The 24-year-old man who was arrested by police on Dec. 31, 2017 for violating local drug laws told the court that the allegations against him are true.

Methodist Kuka Mika was initially charged with unlawful possession of a controlled substance, to wit; methamphetamine, and marijuana — both class D felonies.

However, under a plea agreement with the government, Mika pled guilty to the meth charge and admits that on the night in question, he was in possession of a glass pipe that contained meth.

When asked by Chief Justice Michael Kruse for details, Mika said the pipe belonged to him and he used it to smoke meth.

Mika remains in custody and is scheduled to appear for sentencing on April 20.

This is the second time police officers have arrested Mika for unlawful possession of illegal drugs.

In the first case, District Court Judge Fiti Sunia dismissed it after the court found no probable cause to bind the case over to High Court, after a preliminary examination on Oct. 22, 2017, found that a police search conducted during a traffic stop on Sept. 12, 2017 was unlawful, and violated the defendant’s constitutional rights under local laws.

In that incident, cops from the DPS Vice & Narcotics Unit who were conducting a traffic stop in the Iliili area pulled over a vehicle for having a loud muffler. There were two people inside the vehicle — the driver, identified as Sierra Isaia, and Mika, who was in the passenger seat. Illegal drugs were found on both suspects following a police search.


Repeat offender Vaitele Tago was ordered by Acting Associate Justice Elvis P. Patea last Friday to serve out the remaining 8 months of a 20-month sentence from a 2016 case. The decision came after the court found Tago in violation of conditions of his 5-year probation sentence.

Tago was found guilty by District Court Judge Fiti Sunia last week of disturbing the public peace and subsequently sentenced to 152 days in jail — that was the amount of time he served while awaiting his sentence.

He appeared in High Court last Friday for a hearing after he failed to comply with conditions of his probation from a previous conviction.

Tago’s attorney, Public Defender Douglas Fiaui informed the court that Judge Sunia sentenced his client to time served, after he was convicted of disturbing the public peace, and the remaining charges of third degree assault and resisting arrest were dismissed as part of a plea agreement with the government.

Instead of revoking his probation and ordering him to serve the remainder of his suspended 5-year jail term, Fiaui asked the court to modify the conditions of probation, to allow Tago to return home and continue to be a law-abiding citizen.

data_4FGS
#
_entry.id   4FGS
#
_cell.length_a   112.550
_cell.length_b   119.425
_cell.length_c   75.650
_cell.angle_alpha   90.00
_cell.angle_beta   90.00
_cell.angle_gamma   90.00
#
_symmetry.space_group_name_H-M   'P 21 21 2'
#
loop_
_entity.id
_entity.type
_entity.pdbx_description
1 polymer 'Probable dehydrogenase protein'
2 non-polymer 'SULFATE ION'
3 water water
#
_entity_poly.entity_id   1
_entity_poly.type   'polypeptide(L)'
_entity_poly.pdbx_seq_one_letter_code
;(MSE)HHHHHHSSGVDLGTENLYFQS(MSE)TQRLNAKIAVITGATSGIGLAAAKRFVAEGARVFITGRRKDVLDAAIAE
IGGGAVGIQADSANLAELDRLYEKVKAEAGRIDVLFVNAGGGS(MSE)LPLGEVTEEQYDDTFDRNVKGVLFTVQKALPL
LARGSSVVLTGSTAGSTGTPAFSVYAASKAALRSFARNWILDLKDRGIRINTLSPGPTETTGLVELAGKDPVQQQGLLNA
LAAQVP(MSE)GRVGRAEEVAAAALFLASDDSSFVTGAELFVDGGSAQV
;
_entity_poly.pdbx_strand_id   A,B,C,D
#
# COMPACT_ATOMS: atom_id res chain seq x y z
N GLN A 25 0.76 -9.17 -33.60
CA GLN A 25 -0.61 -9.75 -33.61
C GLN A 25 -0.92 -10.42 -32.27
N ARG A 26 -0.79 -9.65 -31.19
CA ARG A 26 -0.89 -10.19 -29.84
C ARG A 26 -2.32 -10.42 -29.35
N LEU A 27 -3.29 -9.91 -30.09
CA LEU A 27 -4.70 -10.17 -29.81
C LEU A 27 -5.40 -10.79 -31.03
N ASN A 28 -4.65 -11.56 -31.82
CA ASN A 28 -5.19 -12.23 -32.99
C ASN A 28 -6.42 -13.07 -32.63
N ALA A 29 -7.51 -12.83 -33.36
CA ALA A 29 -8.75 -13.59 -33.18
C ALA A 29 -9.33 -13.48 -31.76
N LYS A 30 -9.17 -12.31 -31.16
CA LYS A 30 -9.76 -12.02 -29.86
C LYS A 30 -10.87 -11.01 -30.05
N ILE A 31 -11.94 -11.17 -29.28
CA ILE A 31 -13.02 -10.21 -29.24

Although he was convicted of disturbing the public peace, Fiaui told the court there was no alcohol involved when police arrested his client.

Tago apologized to the court for his actions, and begged for another chance to go home. He told the court he would not violate any conditions of his probation in the future.

Prosecutor Christy Dunn agreed with the defense’s argument to modify conditions of Tago's probation. But she emphasized the seriousness of the defendant’s actions, when he resisted as police were trying to arrest him.

Patea reminded Tago that one of the conditions of his 5-year probation the court handed down two years ago was that he serves 20 months at the TCF.

“The court then ordered you to serve only 12 months in jail, and the balance of 8 months was stayed, based on your good behavior," Patea continued. "The court urges you to comply with all other conditions of your probation, including being a law-abiding citizen."

Patea said Tago's failure to comply with this condition is what brought him to court.

He said the court believes revoking Tago's probation is not necessary at this time, and he will be given a chance to straighten out his life.

The court then modified the conditions of Tago's probation, and ordered him to serve the stayed period of detention — which is 8 months.

“Tago, it is our hope that we will not see you in court next time for another Order to Show Cause because your chances are running out,” Patea concluded.

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